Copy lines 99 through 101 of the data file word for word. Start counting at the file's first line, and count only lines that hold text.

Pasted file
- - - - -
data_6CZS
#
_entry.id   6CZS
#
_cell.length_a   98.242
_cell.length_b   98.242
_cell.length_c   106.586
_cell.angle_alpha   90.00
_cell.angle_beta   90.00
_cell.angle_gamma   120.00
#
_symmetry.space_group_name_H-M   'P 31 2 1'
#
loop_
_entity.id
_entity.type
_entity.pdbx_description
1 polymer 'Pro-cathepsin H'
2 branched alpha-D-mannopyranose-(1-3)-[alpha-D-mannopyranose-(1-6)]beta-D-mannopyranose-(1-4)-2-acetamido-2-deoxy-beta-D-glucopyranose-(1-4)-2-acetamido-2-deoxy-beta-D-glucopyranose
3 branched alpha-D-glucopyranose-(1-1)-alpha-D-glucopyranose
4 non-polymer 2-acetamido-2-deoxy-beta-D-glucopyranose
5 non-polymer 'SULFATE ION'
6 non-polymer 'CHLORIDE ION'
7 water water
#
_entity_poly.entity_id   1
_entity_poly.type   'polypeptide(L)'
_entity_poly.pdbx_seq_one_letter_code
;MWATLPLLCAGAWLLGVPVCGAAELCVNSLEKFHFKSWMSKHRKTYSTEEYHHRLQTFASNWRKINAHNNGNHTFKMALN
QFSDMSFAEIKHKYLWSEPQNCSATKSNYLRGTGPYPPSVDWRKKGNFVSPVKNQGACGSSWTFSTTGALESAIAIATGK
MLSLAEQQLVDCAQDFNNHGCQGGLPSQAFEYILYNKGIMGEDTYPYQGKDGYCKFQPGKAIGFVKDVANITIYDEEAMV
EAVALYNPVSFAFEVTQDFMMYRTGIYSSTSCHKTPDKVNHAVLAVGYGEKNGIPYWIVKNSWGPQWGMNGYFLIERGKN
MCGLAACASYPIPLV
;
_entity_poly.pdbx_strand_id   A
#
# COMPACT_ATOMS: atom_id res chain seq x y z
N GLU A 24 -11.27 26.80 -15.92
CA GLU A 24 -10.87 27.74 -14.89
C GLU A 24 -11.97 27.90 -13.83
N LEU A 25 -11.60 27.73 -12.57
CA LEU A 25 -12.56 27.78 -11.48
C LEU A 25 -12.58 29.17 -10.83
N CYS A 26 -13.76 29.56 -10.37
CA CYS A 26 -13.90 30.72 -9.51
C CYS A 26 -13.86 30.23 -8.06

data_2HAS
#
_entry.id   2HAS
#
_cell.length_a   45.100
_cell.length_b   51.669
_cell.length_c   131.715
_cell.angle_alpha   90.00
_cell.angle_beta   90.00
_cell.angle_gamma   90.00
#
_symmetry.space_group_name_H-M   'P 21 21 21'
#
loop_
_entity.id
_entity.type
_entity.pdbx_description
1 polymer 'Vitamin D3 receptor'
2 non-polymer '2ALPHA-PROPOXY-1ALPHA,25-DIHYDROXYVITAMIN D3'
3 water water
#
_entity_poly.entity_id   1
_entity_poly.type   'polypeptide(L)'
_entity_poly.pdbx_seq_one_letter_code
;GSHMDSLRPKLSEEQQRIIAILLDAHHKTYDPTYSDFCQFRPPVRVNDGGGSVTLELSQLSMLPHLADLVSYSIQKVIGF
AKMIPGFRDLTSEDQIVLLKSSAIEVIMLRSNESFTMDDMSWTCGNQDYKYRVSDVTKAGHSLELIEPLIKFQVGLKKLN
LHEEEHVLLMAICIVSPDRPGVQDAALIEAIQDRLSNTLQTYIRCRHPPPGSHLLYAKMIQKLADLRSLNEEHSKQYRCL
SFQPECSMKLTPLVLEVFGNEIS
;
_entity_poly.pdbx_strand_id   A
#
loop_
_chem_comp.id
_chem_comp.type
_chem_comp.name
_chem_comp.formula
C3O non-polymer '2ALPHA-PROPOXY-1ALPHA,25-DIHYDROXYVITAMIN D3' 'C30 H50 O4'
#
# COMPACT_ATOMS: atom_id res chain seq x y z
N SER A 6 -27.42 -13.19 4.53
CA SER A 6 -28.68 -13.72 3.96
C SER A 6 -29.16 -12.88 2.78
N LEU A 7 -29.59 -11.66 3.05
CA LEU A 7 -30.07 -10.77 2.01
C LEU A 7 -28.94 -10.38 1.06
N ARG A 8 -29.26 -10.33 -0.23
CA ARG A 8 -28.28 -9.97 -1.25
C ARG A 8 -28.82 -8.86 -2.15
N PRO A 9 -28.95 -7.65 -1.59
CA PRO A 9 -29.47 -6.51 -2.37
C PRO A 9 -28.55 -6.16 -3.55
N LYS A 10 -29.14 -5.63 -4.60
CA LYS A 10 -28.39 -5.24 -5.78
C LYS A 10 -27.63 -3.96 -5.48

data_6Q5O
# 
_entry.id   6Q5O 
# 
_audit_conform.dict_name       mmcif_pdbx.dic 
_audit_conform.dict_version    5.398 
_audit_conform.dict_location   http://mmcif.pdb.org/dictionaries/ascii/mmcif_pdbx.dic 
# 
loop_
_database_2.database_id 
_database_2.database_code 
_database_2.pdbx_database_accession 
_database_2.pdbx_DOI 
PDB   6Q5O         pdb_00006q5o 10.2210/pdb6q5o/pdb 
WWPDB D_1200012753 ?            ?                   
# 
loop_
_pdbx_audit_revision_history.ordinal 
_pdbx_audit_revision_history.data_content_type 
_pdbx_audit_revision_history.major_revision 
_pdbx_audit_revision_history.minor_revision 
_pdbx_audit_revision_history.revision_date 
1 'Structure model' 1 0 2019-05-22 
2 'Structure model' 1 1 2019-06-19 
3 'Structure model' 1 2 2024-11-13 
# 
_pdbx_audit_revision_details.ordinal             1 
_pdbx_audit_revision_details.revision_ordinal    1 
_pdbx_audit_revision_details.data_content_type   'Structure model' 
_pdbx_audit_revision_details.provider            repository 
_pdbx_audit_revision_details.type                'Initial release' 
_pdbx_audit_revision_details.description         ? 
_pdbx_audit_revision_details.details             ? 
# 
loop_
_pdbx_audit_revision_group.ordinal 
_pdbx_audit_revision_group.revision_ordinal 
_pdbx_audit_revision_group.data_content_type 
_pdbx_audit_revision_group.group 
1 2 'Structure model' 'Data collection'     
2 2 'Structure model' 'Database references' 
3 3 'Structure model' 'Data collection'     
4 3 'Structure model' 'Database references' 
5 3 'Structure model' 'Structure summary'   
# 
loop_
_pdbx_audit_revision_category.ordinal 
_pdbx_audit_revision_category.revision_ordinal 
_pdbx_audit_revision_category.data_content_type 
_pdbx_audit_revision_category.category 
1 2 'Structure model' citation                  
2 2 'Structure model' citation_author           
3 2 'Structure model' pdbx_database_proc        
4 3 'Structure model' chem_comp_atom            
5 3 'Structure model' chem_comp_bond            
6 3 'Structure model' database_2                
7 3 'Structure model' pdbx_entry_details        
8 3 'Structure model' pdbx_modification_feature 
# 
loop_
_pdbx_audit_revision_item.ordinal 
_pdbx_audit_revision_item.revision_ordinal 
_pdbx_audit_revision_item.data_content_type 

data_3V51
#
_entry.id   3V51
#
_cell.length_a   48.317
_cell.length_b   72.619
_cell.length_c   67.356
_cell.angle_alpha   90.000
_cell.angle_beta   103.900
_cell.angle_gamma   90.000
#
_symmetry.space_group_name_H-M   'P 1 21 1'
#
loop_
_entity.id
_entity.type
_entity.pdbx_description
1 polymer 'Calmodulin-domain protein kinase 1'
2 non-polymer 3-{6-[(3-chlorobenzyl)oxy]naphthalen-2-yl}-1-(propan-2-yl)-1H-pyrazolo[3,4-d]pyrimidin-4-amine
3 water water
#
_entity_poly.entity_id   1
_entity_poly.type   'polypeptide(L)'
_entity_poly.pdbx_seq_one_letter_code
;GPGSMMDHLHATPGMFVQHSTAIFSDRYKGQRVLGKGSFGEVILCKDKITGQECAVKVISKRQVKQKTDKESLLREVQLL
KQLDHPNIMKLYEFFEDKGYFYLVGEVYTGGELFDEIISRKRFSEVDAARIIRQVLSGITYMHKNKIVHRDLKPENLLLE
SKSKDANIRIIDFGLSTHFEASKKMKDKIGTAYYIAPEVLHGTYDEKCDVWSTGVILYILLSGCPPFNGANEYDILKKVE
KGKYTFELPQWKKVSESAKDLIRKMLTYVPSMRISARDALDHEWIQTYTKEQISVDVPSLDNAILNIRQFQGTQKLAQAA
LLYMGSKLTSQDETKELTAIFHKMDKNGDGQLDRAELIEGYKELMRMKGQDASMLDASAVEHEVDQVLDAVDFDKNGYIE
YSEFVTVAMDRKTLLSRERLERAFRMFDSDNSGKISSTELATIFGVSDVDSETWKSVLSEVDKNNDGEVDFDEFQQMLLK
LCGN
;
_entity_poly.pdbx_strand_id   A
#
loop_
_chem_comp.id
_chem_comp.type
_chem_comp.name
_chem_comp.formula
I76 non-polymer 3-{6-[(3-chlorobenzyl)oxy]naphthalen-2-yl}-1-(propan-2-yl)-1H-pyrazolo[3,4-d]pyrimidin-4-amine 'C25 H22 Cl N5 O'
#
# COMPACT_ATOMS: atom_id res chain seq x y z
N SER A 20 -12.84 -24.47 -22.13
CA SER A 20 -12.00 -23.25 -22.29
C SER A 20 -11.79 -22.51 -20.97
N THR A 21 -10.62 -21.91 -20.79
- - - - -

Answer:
CA LYS A 10 -28.39 -5.24 -5.78
C LYS A 10 -27.63 -3.96 -5.48

data_6Q5O